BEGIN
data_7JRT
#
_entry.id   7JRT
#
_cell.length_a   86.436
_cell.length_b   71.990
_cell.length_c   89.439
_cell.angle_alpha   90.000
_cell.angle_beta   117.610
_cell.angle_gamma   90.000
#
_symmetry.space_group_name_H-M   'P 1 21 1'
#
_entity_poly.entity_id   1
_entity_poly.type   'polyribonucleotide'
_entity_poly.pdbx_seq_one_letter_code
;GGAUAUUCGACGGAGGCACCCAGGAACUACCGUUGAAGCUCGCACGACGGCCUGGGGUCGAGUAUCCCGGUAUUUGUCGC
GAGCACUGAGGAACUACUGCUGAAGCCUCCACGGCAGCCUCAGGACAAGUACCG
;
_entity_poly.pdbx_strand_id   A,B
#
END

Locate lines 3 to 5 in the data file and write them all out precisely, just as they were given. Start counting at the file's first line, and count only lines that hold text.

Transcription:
_entry.id   7JRT
#
_cell.length_a   86.436